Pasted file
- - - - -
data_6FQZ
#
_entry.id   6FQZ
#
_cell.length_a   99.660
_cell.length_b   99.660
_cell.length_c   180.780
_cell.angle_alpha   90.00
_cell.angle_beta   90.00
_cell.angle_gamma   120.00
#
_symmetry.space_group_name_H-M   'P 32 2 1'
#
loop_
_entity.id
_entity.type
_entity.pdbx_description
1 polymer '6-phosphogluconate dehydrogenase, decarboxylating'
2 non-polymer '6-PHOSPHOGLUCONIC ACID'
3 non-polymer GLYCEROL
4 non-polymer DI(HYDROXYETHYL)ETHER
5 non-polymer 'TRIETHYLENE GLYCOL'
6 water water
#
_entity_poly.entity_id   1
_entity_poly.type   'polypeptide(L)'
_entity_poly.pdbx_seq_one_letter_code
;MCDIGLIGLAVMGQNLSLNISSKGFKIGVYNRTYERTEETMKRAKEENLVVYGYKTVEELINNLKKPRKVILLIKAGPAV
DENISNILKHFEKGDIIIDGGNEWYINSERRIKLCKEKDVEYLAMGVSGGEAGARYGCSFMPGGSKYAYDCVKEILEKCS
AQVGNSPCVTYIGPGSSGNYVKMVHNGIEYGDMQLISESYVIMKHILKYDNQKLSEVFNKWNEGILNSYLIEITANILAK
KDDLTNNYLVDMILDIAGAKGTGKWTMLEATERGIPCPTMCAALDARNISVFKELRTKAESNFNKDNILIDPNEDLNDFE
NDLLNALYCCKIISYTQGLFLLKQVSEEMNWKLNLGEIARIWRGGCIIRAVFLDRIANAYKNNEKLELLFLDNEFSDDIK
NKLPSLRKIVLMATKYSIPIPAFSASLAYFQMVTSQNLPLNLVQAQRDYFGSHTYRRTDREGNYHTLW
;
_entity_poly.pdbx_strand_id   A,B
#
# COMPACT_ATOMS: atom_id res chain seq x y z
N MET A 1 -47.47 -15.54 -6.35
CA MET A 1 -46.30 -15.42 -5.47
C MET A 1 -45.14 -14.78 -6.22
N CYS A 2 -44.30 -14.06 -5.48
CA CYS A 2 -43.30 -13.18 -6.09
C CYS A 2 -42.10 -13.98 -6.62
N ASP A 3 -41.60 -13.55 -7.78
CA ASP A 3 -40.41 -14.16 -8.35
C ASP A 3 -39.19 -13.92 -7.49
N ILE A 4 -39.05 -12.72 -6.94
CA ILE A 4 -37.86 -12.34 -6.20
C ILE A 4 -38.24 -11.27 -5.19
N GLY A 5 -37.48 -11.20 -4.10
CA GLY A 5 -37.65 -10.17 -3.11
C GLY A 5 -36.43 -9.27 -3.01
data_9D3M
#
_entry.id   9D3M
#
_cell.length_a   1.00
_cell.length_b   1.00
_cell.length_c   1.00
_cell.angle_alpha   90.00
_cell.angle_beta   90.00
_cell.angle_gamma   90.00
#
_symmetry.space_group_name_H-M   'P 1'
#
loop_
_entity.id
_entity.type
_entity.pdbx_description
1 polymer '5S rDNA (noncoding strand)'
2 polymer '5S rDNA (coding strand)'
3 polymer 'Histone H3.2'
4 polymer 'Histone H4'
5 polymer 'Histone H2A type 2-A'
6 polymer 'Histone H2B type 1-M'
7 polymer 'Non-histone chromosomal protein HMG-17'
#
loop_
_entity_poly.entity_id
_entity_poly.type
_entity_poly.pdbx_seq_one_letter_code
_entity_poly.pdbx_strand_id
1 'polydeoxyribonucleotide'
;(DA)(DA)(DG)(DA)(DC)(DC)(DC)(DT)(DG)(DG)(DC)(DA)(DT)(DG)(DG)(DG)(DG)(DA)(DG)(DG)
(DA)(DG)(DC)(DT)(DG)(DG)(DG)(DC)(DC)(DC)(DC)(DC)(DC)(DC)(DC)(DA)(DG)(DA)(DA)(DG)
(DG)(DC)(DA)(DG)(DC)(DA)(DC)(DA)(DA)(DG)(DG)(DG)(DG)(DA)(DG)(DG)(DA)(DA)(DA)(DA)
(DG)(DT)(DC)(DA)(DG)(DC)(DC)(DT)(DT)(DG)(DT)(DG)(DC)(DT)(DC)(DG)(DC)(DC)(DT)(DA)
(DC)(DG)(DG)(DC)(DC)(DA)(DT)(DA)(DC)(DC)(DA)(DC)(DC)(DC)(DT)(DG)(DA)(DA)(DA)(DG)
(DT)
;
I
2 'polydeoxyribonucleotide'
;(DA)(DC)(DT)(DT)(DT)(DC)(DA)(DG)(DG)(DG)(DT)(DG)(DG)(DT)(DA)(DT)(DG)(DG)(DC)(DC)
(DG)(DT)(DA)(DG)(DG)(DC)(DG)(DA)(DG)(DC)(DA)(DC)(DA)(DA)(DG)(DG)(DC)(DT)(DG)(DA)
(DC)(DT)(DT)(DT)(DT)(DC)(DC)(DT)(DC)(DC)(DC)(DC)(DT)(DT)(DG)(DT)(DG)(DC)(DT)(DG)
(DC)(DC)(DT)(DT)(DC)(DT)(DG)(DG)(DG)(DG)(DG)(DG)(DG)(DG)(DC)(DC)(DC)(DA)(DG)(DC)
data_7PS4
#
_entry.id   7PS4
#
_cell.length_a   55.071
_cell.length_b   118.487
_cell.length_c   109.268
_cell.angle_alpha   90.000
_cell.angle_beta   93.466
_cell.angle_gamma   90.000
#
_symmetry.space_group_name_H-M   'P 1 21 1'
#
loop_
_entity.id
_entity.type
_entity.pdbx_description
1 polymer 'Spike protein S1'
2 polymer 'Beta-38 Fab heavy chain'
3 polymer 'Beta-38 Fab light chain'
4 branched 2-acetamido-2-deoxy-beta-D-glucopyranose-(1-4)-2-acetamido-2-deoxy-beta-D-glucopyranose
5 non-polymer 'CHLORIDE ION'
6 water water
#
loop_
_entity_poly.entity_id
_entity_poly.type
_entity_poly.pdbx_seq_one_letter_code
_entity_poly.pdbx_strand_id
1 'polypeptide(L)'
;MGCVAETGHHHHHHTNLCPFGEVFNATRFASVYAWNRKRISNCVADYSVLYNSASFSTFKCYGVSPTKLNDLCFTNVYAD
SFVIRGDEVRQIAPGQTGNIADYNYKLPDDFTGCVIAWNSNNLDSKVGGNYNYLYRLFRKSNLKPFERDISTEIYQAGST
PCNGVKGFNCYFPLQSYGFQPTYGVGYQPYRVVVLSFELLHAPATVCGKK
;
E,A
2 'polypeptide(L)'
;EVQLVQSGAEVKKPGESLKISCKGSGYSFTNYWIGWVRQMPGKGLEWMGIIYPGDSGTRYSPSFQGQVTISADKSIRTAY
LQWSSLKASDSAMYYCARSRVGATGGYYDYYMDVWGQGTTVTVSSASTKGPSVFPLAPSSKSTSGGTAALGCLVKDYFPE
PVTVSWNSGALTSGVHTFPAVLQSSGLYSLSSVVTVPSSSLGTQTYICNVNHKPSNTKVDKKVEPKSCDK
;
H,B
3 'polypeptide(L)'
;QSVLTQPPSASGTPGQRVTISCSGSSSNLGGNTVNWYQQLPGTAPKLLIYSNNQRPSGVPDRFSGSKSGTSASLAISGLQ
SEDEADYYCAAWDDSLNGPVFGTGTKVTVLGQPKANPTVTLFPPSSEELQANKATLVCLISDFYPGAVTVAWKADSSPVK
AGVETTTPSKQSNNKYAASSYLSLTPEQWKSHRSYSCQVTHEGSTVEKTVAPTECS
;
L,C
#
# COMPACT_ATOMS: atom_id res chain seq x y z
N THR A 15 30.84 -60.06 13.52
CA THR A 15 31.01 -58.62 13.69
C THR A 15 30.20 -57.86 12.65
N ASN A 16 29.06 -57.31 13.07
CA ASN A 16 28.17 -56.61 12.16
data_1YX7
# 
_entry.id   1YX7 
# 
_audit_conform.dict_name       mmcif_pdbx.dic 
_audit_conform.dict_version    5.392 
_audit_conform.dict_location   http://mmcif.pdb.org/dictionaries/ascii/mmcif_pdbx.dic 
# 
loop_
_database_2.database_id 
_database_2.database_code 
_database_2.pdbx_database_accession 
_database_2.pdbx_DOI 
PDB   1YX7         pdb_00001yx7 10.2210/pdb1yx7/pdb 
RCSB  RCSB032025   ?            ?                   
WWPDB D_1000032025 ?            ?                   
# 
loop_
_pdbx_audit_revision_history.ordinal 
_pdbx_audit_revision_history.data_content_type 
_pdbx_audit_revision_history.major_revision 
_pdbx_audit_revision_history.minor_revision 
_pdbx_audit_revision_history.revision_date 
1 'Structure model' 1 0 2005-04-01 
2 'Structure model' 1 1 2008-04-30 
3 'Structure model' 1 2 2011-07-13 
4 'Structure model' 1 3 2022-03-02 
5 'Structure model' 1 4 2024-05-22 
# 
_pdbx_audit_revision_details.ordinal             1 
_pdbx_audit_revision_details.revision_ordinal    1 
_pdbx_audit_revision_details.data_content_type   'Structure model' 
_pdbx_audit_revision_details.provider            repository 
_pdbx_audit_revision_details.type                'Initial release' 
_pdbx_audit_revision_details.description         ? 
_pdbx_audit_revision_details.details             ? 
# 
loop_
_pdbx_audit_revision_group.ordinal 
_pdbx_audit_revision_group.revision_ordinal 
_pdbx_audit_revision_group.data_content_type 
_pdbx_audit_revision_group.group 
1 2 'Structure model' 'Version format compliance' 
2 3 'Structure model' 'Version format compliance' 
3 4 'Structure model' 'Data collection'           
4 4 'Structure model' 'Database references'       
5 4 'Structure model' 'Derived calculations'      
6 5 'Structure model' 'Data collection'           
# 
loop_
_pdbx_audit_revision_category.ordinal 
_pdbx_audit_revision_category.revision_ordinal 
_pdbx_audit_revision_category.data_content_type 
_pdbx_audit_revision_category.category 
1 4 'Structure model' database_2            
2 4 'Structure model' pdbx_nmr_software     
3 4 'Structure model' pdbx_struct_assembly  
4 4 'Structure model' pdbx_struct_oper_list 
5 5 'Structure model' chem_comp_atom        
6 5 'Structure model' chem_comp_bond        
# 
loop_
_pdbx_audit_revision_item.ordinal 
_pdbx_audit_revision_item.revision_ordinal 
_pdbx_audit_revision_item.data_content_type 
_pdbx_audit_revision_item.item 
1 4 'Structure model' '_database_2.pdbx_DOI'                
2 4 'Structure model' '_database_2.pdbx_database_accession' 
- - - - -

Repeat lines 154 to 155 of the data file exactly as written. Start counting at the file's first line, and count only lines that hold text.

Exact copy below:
# 
_audit_conform.dict_name       mmcif_pdbx.dic 